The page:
- Clean piano keys with a soft rag dip-
ped in alcohol.
- Hold a hot shovel over furniture to re-
move white spots.
- Salt dissolved in alcohol will remove
grease spots from cloth.
- Eggs stains on silver can be taken off
with table salt and a wet rag.
- When dress silk becomes wet, pat it be-
tween the hands to dry quickly.
- Leather chair seats may be revived by
rubbing them with well-beaten white of
- White and pale shades of paint may be
beautifully cleaned by using whiting in
- It is said that cranberries put in a water
tight keg and sunk underwater will keep
sound all winter.
- To extract ink from wood, scour with
sand wet with water and ammonia. Then
rinse with strong saleratus water.
- To polish nickel-plated goods after be-
coming black and not worn use rouge or
whiting on a rag with a little oil.
- To give a good oak color to a pine floor
wash in a solution of pound of copperas
dissolved in one gallon of strong lye.
- Mildew can be removed by soaking in
butter-milk, or putting lemon juice and
salt upon it, and exposing it to the hot sun.
- Take a bucket of fresh water into your
bedroom every night and let it remain un-
covered. It will absorb all poisonous gases.
- To darken light mahogany and cherry,
bichromate of potash dissolved in water is
excellent, and gives it the appearance of
- Paint stains taht are dry and old may
be removed from cotton or woolen goods
with chloroform. First cover the spot
with olive oil or butter.
THE DOMESTIC DOCTOR
- Rubbing a bruise in sweet-oil and then
in spirits of turpentine will usually pre-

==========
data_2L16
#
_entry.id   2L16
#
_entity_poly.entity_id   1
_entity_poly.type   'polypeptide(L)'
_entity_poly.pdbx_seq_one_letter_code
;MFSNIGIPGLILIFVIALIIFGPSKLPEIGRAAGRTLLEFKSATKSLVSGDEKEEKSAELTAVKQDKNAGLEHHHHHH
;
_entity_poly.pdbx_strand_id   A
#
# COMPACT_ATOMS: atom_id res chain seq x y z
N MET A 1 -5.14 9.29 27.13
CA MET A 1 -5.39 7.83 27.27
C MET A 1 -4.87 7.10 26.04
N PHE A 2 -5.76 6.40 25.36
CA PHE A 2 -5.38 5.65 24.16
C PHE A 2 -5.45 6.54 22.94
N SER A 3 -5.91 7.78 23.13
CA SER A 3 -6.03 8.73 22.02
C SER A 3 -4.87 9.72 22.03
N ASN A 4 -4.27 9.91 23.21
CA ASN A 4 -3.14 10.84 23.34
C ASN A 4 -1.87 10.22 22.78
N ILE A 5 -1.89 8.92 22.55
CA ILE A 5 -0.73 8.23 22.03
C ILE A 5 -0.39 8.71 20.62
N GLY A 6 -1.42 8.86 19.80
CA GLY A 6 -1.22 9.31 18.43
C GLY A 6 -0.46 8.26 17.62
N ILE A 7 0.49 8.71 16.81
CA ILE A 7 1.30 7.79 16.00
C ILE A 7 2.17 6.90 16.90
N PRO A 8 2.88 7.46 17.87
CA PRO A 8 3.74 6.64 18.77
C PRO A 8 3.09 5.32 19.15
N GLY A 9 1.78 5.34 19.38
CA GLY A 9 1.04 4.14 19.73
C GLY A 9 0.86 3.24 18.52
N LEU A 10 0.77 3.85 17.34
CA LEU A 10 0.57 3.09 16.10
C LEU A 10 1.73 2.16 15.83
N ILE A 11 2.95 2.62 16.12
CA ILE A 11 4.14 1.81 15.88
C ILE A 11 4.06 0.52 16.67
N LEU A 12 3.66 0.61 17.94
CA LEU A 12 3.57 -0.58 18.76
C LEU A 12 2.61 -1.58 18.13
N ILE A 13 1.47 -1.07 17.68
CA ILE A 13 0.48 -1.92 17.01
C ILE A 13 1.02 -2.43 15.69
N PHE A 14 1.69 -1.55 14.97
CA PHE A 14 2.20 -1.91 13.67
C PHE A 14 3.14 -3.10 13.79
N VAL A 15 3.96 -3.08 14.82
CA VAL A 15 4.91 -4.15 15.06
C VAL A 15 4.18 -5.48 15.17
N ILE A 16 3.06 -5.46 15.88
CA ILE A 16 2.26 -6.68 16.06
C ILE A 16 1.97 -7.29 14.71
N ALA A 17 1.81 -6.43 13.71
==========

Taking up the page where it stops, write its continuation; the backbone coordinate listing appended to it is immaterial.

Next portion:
vent the unsightly black-and-blue spots.
- It is now the rule, according to "med-
ical authority," not to abstain from drink-
ing water, but to take three and a half pints
- For a cold on the chest a flannel rag
wrung out in boiling water and sprinkled
with turpentine, laid on the chest, gives
the greatest relief.
- A hornet's nest which has been desert-
ed by the hornets, bound on the throat
with a piece of flannel, will cure the most
malignant sore throat.
- When hoarse, speak as little as possible
until the hoarseness is recovered from, else
the voice may be permanently lost, or diffi-
culties of the throat may be produced.
- Never stand still in cold weather,
especially after having taken a slight de-
gree of exercise, and always avoid stand-
ing on ice or snow, where the person is ex-
posed to the cold wind.
Honey can be extended so as to be a great
improvement on griddle cakes and the
like. Use three and one-half pounds of
granualted sugar with sufficient water to
make of the consistence of honey, and
when it boils add one pound of honey in
the comb, then strain.
Notes and Questions
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